- Monitoring must be structured to efficiently move jurisdictions into compliance.
Attorney General Gupta also specified three to four recommendations to effectuate each of the five principals. Some of the more significant recommendations include that the consent decree should cap monitors' fees and set term limits for the monitors. She also proposed public disclosure of the monitors' bills and methodologies used to assess compliance. Further, she recommended requiring a hearing to assess the termination of the required monitorship no more than five years after the date of entry.
On September 13, 2021, Attorney General Garland accepted the Associate Attorney General's set of principles and her recommended "implementation actions" and ordered them to be made effective immediately.8 This is especially significant given the many Justice Department investigations of governmental entities that are ongoing, including those focused on police misconduct at the Phoenix, Louisville, and Minneapolis police departments.9 The selection, appointment and work of any monitor charged with overseeing the implementation of required reforms stemming from settlement agreements or consent decrees arising out of these investigations will be expected to comply with the newly issued set of principles and implementation actions.
1 Memorandum from the Attorney General, Review of the Use of Monitors in Civil Settlement Agreements and Consent Decrees Involving State and Local Governmental Entities (Sept. 13, 2021), https://www.justice.gov/ag/page/file/1432236/download.
3 Melissa Quinn, Justice Department Rolls Out New Rules for Federal Monitors of Police Departments, CBS News (Sept. 13, 2021), https://www.cbsnews.com/news/justice-department-federal-monitors-police-departments-consent-decrees/.
4 Memorandum from the Attorney General, Principles and Procedures for Civil Consent Decrees and Settlement Agreements with State and Local Government Entities (Nov. 7, 2018), https://www.justice.gov/opa/press-release/file/1109681/download.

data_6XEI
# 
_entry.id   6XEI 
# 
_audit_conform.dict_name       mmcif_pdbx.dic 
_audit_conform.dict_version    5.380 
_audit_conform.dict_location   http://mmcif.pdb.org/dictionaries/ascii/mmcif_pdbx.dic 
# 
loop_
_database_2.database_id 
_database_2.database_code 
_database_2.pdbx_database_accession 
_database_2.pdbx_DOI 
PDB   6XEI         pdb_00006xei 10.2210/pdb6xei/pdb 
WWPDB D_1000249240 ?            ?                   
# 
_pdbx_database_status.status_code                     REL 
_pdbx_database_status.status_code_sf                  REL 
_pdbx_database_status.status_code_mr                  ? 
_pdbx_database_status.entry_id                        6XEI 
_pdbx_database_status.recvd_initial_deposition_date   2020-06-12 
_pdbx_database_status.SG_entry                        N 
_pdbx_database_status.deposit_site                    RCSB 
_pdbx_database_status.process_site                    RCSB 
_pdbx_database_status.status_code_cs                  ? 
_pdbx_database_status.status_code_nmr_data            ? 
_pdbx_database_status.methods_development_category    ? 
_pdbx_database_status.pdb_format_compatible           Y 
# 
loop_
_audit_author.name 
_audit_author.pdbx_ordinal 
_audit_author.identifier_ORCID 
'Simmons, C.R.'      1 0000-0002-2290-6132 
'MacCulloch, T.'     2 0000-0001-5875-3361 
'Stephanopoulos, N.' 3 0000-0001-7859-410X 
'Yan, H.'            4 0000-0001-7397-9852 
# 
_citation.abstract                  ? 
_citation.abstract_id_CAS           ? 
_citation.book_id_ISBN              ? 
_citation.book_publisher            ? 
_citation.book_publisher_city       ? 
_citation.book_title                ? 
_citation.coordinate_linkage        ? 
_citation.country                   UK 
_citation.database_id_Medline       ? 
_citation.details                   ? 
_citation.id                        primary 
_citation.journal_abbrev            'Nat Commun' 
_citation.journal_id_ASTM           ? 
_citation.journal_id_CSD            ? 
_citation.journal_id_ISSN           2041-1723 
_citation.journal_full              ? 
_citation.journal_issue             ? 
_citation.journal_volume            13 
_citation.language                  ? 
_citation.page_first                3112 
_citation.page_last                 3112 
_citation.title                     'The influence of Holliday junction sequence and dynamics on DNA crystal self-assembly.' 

5 Memorandum from the Attorney General, Civil Settlement Agreements and Consent Decrees with State and Local Governmental Entities (Apr. 16, 2021), https://www.justice.gov/ag/page/file/1387481/download.
6 Memorandum from the Attorney General, Review of the Use of Monitors in Civil Settlement Agreements and Consent Decrees Involving State and Local Governmental Entities (Sept. 13, 2021), https://www.justice.gov/ag/page/file/1432236/download.
7 Memorandum from the Associate Attorney General, Review of the Use of Monitors in Civil Settlement Agreements and Consent Decrees Involving State and Local Governmental Entities (Aug. 13, 2021), https://www.justice.gov/ag/page/file/1432236/download.
8 Memorandum from the Attorney General, Review of the Use of Monitors in Civil Settlement Agreements and Consent Decrees Involving State and Local Governmental Entities (Sept. 13, 2021), https://www.justice.gov/ag/page/file/1432236/download.
9 David Nakamura, Justice Dept. Unveils New Rules on Federal Monitors Overseeing Local Police Reforms (Sept. 13, 2021), https://www.washingtonpost.com/national-security/police-monitors-garland-new-rules/2021/09/12/d21fe6a0-1425-11ec-9589-31ac3173c2e5_story.html.